Raymond James has agreed to pay $15 million to settle charges that three of its subsidiaries improperly charged retail investors, costing them millions, the regulatory agency said today.

The improper charges happened from 2013 to 2018 and all involved instances where clients were charged higher advisory and brokerage fees than were necessary, according to the SEC.

Some of the charges happened after Raymond James subsidiaries Raymond James & Associates Inc. and Raymond James Financial Services Advisors Inc. failed to consistently perform reviews of advisory acounts that had no trading activity for at least one year to deterimine if clients should be moved to brokerage accounts, the SEC said. The lack of checks resulted in clients being charged excessive advisory fees, according to the SEC's order.

"Because they did not conduct the reviews properly, they failed to determine whether the client’s fee-based advisory account was suitable," the SEC said in a press release. The inactive accounts paid Raymond James about $4.9 million in advisory fees, the order said.

The subsidiaries also overcharged clients by using the wrong pricing data in certain unit investment trusts (UITs) held by advisory clients, the SEC said.

Also, Raymond James & Associates and Raymond James Financial Services Inc. recommended that their brokerage customers sell UITs before their maturity and buy new UITs without adequately determining whether these recommendations were suitable, resulting in clients paying higher sales commissions than if they held the UITs to maturity before buying new ones, the SEC said. The violations resulted in about 2,044 brokerage accounts paying about $5.5 million in excess sales charges, the SEC said.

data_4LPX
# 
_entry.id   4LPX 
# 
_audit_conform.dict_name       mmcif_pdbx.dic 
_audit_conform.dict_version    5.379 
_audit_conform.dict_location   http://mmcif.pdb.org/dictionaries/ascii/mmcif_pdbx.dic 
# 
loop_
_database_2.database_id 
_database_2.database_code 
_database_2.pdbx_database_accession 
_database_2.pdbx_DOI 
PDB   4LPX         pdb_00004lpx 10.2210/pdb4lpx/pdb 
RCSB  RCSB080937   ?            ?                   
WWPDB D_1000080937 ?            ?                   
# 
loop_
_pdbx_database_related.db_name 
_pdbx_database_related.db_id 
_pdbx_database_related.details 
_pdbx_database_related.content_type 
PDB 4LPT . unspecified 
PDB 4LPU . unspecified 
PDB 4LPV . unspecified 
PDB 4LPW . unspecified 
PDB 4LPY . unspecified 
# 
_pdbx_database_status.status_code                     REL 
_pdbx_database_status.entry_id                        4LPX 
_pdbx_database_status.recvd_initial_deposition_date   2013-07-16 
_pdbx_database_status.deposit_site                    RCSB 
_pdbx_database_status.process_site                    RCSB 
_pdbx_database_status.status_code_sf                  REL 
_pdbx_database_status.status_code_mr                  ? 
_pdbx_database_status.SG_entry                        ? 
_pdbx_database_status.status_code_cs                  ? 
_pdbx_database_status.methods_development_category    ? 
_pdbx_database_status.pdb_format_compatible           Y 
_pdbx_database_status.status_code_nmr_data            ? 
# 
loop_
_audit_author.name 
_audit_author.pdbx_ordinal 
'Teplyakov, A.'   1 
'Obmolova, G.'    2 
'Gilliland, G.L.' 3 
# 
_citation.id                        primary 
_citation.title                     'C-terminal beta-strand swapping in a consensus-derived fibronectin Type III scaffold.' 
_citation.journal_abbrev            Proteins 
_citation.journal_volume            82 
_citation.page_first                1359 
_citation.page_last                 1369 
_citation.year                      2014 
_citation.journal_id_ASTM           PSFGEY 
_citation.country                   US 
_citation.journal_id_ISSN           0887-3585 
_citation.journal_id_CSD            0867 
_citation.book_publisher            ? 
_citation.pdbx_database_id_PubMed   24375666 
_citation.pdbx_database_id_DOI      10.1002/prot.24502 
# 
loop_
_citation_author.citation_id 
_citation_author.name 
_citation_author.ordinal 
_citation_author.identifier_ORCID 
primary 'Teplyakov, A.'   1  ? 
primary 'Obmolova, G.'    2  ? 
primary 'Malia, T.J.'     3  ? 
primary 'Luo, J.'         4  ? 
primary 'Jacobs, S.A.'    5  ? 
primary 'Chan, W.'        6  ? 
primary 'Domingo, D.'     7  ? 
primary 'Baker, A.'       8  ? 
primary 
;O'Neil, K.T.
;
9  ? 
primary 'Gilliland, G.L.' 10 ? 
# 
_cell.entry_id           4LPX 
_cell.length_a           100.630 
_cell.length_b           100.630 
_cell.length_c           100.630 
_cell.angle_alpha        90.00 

Raymond James issued the following response to the SEC announcement: "We are pleased to have these matters concluded and have revised our policies and procedures to address the supervisory enhancements required by the SEC at Raymond James and a number of competitor firms. The firm has completed remediation with the appropriate clients and looks forward to continuing to provide best-in-industry service in support of their goals."

Under the order, Raymond James will pay disgorgement of $11 million,  prejudgment interest of $1 million and a $3 million civil penalty, the SEC said.

“Investment advisers and broker-dealers have ongoing obligations to their clients and customers,” C. Dabney O’Riordan, co-chief of the SEC Enforcement Division’s Asset Management Unit, said in a prepared statement. “Raymond James’ failures cost their advisory clients and brokerage customers millions that will be repaid as part of this settlement."